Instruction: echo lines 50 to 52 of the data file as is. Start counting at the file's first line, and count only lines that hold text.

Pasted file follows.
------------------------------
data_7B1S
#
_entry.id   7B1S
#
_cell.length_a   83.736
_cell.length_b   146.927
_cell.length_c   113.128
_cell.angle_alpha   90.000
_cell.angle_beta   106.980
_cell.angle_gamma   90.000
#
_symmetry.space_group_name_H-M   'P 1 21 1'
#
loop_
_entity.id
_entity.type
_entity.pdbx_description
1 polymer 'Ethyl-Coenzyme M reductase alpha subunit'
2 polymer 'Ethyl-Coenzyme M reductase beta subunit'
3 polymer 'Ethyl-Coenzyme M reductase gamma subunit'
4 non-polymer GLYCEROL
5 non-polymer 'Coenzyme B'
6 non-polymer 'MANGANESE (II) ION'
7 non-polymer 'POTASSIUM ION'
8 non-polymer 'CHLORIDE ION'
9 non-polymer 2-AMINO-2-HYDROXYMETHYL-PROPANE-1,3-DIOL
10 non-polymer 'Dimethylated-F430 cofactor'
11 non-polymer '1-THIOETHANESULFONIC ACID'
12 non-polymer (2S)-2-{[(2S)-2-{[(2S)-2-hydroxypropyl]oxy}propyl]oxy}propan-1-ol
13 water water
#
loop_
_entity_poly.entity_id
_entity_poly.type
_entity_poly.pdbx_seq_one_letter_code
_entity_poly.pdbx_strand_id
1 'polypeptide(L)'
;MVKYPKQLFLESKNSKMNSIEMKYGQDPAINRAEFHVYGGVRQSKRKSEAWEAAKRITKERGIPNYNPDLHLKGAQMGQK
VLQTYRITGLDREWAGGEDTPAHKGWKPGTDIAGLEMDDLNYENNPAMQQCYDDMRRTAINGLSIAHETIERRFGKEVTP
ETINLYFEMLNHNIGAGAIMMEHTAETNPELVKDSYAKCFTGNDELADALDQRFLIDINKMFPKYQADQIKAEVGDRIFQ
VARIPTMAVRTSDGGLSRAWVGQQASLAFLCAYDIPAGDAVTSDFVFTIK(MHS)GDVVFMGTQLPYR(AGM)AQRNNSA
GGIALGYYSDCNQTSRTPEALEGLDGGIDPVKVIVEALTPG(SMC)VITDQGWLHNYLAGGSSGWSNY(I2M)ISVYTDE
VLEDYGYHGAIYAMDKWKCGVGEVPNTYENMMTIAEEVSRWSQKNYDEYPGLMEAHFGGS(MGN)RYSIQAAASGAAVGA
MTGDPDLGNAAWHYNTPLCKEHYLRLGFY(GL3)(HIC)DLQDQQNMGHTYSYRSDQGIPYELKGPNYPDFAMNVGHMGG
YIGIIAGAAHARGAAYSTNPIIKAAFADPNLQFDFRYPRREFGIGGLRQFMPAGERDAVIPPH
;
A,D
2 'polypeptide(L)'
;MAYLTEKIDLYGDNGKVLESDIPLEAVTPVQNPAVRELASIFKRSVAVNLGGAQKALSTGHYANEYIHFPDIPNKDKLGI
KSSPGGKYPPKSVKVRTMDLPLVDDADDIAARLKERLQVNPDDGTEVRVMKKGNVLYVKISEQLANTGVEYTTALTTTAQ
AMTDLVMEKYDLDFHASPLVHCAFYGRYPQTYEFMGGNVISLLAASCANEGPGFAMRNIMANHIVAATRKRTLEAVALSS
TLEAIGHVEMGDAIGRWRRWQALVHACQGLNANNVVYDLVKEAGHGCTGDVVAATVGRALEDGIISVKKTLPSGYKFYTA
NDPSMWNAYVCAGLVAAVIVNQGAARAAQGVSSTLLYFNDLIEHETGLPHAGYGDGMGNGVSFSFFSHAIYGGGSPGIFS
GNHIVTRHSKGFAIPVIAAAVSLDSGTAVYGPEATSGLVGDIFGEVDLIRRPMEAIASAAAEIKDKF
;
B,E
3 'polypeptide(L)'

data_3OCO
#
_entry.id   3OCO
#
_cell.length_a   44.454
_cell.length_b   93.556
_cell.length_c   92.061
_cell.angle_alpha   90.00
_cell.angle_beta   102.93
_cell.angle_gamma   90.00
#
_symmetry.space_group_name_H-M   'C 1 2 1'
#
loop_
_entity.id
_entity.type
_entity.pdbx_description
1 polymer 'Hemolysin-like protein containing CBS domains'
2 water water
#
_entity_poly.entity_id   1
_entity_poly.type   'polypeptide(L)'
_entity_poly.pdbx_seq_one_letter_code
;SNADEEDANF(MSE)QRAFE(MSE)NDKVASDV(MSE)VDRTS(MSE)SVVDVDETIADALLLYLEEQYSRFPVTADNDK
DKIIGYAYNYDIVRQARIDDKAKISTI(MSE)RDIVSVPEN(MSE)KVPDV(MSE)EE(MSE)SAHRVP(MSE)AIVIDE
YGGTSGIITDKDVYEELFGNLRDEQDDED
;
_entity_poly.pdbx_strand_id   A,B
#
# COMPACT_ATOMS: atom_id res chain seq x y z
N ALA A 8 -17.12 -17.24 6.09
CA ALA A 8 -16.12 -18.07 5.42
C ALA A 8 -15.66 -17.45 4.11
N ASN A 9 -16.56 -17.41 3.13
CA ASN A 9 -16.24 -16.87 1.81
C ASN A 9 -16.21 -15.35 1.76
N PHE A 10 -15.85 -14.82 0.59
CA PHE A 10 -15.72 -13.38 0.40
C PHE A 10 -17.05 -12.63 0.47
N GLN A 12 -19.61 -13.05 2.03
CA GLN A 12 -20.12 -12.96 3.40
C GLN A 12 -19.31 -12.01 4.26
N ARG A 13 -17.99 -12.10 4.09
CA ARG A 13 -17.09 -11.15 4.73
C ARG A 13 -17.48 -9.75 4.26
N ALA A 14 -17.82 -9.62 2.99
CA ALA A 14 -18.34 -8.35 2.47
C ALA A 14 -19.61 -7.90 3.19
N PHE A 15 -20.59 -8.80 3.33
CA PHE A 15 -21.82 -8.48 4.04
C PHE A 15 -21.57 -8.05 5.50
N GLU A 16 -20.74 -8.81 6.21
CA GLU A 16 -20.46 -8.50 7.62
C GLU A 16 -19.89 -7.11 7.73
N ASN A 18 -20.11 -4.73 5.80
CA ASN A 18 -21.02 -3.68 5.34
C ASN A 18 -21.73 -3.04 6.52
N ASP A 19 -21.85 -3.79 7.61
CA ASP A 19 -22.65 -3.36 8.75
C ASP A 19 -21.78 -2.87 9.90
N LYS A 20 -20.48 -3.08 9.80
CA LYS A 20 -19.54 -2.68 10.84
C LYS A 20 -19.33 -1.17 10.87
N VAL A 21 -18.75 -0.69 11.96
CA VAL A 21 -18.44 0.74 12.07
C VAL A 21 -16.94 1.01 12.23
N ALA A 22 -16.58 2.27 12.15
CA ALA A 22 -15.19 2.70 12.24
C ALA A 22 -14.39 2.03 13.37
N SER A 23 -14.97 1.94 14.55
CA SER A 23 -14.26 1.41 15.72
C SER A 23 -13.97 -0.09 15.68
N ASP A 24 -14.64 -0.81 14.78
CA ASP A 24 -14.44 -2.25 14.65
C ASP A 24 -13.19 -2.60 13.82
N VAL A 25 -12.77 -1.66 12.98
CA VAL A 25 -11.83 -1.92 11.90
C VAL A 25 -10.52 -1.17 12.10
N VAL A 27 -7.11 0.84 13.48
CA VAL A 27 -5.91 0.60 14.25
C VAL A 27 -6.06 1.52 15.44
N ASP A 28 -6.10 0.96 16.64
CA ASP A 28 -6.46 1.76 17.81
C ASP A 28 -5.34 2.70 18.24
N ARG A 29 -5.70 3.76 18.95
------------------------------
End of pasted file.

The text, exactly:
KSSPGGKYPPKSVKVRTMDLPLVDDADDIAARLKERLQVNPDDGTEVRVMKKGNVLYVKISEQLANTGVEYTTALTTTAQ
AMTDLVMEKYDLDFHASPLVHCAFYGRYPQTYEFMGGNVISLLAASCANEGPGFAMRNIMANHIVAATRKRTLEAVALSS
TLEAIGHVEMGDAIGRWRRWQALVHACQGLNANNVVYDLVKEAGHGCTGDVVAATVGRALEDGIISVKKTLPSGYKFYTA